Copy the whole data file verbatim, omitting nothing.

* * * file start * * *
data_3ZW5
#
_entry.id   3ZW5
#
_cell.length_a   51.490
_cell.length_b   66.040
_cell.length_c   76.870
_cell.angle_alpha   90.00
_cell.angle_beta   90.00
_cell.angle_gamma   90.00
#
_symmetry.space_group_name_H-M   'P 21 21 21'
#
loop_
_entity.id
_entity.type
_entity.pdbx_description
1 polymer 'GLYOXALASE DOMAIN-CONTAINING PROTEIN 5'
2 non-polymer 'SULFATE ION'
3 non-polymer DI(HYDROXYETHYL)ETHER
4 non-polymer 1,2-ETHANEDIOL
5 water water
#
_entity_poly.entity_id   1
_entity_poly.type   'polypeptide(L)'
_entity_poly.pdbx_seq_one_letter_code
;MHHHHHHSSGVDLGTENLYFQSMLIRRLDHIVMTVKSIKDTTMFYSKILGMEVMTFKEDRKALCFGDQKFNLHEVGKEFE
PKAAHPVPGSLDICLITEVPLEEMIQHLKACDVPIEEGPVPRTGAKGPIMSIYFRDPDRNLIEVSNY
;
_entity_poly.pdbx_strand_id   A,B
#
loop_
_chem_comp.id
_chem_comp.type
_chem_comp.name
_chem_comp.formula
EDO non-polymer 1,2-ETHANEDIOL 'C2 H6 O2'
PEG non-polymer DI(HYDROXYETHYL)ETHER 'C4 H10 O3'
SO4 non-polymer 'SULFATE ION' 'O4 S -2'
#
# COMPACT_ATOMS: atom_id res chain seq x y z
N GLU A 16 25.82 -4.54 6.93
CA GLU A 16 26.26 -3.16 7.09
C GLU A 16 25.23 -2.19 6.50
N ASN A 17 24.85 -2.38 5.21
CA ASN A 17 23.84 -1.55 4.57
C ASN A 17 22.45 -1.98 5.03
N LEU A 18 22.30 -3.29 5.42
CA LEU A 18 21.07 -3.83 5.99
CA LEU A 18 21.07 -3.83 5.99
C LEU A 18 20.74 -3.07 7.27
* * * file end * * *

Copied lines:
data_3ZW5
#
_entry.id   3ZW5
#
_cell.length_a   51.490
_cell.length_b   66.040
_cell.length_c   76.870
_cell.angle_alpha   90.00
_cell.angle_beta   90.00
_cell.angle_gamma   90.00
#
_symmetry.space_group_name_H-M   'P 21 21 21'
#
loop_
_entity.id
_entity.type
_entity.pdbx_description
1 polymer 'GLYOXALASE DOMAIN-CONTAINING PROTEIN 5'
2 non-polymer 'SULFATE ION'
3 non-polymer DI(HYDROXYETHYL)ETHER
4 non-polymer 1,2-ETHANEDIOL
5 water water
#
_entity_poly.entity_id   1
_entity_poly.type   'polypeptide(L)'
_entity_poly.pdbx_seq_one_letter_code
;MHHHHHHSSGVDLGTENLYFQSMLIRRLDHIVMTVKSIKDTTMFYSKILGMEVMTFKEDRKALCFGDQKFNLHEVGKEFE
PKAAHPVPGSLDICLITEVPLEEMIQHLKACDVPIEEGPVPRTGAKGPIMSIYFRDPDRNLIEVSNY
;
_entity_poly.pdbx_strand_id   A,B
#
loop_
_chem_comp.id
_chem_comp.type
_chem_comp.name
_chem_comp.formula
EDO non-polymer 1,2-ETHANEDIOL 'C2 H6 O2'
PEG non-polymer DI(HYDROXYETHYL)ETHER 'C4 H10 O3'
SO4 non-polymer 'SULFATE ION' 'O4 S -2'
#
# COMPACT_ATOMS: atom_id res chain seq x y z
N GLU A 16 25.82 -4.54 6.93
CA GLU A 16 26.26 -3.16 7.09
C GLU A 16 25.23 -2.19 6.50
N ASN A 17 24.85 -2.38 5.21
CA ASN A 17 23.84 -1.55 4.57
C ASN A 17 22.45 -1.98 5.03
N LEU A 18 22.30 -3.29 5.42
CA LEU A 18 21.07 -3.83 5.99
CA LEU A 18 21.07 -3.83 5.99
C LEU A 18 20.74 -3.07 7.27